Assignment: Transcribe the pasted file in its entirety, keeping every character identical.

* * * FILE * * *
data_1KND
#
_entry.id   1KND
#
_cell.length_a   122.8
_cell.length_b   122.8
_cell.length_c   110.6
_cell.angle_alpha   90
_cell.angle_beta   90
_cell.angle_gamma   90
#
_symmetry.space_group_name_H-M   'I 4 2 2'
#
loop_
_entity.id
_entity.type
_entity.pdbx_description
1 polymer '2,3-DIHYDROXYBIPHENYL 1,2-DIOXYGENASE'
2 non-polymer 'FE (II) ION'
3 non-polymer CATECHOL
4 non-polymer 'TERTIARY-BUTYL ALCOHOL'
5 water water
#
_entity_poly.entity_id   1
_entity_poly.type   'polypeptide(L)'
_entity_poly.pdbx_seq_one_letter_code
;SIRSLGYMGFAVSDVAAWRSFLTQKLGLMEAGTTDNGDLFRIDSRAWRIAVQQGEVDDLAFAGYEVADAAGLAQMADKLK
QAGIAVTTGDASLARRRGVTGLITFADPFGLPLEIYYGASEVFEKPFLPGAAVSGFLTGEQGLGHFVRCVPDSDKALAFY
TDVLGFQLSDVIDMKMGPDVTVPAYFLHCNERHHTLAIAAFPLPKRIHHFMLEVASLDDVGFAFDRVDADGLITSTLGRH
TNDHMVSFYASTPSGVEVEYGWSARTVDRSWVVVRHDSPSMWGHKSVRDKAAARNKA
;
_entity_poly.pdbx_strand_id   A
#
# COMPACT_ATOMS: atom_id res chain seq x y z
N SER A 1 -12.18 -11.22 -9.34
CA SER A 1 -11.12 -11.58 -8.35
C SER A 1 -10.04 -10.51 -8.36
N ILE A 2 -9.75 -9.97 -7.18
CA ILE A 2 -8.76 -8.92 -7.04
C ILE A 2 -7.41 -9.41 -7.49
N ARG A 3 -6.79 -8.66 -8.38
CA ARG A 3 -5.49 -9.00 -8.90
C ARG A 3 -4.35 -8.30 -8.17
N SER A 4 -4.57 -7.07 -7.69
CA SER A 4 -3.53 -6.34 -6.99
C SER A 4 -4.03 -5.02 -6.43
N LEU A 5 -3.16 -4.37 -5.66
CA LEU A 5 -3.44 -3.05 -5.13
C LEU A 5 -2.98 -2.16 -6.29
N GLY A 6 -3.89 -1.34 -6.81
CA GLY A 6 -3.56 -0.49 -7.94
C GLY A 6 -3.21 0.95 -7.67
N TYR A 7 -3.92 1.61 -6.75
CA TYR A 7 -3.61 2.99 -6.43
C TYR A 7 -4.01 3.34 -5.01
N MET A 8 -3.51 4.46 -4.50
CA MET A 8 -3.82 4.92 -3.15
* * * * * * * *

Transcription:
data_1KND
#
_entry.id   1KND
#
_cell.length_a   122.8
_cell.length_b   122.8
_cell.length_c   110.6
_cell.angle_alpha   90
_cell.angle_beta   90
_cell.angle_gamma   90
#
_symmetry.space_group_name_H-M   'I 4 2 2'
#
loop_
_entity.id
_entity.type
_entity.pdbx_description
1 polymer '2,3-DIHYDROXYBIPHENYL 1,2-DIOXYGENASE'
2 non-polymer 'FE (II) ION'
3 non-polymer CATECHOL
4 non-polymer 'TERTIARY-BUTYL ALCOHOL'
5 water water
#
_entity_poly.entity_id   1
_entity_poly.type   'polypeptide(L)'
_entity_poly.pdbx_seq_one_letter_code
;SIRSLGYMGFAVSDVAAWRSFLTQKLGLMEAGTTDNGDLFRIDSRAWRIAVQQGEVDDLAFAGYEVADAAGLAQMADKLK
QAGIAVTTGDASLARRRGVTGLITFADPFGLPLEIYYGASEVFEKPFLPGAAVSGFLTGEQGLGHFVRCVPDSDKALAFY
TDVLGFQLSDVIDMKMGPDVTVPAYFLHCNERHHTLAIAAFPLPKRIHHFMLEVASLDDVGFAFDRVDADGLITSTLGRH
TNDHMVSFYASTPSGVEVEYGWSARTVDRSWVVVRHDSPSMWGHKSVRDKAAARNKA
;
_entity_poly.pdbx_strand_id   A
#
# COMPACT_ATOMS: atom_id res chain seq x y z
N SER A 1 -12.18 -11.22 -9.34
CA SER A 1 -11.12 -11.58 -8.35
C SER A 1 -10.04 -10.51 -8.36
N ILE A 2 -9.75 -9.97 -7.18
CA ILE A 2 -8.76 -8.92 -7.04
C ILE A 2 -7.41 -9.41 -7.49
N ARG A 3 -6.79 -8.66 -8.38
CA ARG A 3 -5.49 -9.00 -8.90
C ARG A 3 -4.35 -8.30 -8.17
N SER A 4 -4.57 -7.07 -7.69
CA SER A 4 -3.53 -6.34 -6.99
C SER A 4 -4.03 -5.02 -6.43
N LEU A 5 -3.16 -4.37 -5.66
CA LEU A 5 -3.44 -3.05 -5.13
C LEU A 5 -2.98 -2.16 -6.29
N GLY A 6 -3.89 -1.34 -6.81
CA GLY A 6 -3.56 -0.49 -7.94
C GLY A 6 -3.21 0.95 -7.67
N TYR A 7 -3.92 1.61 -6.75
CA TYR A 7 -3.61 2.99 -6.43
C TYR A 7 -4.01 3.34 -5.01
N MET A 8 -3.51 4.46 -4.50
CA MET A 8 -3.82 4.92 -3.15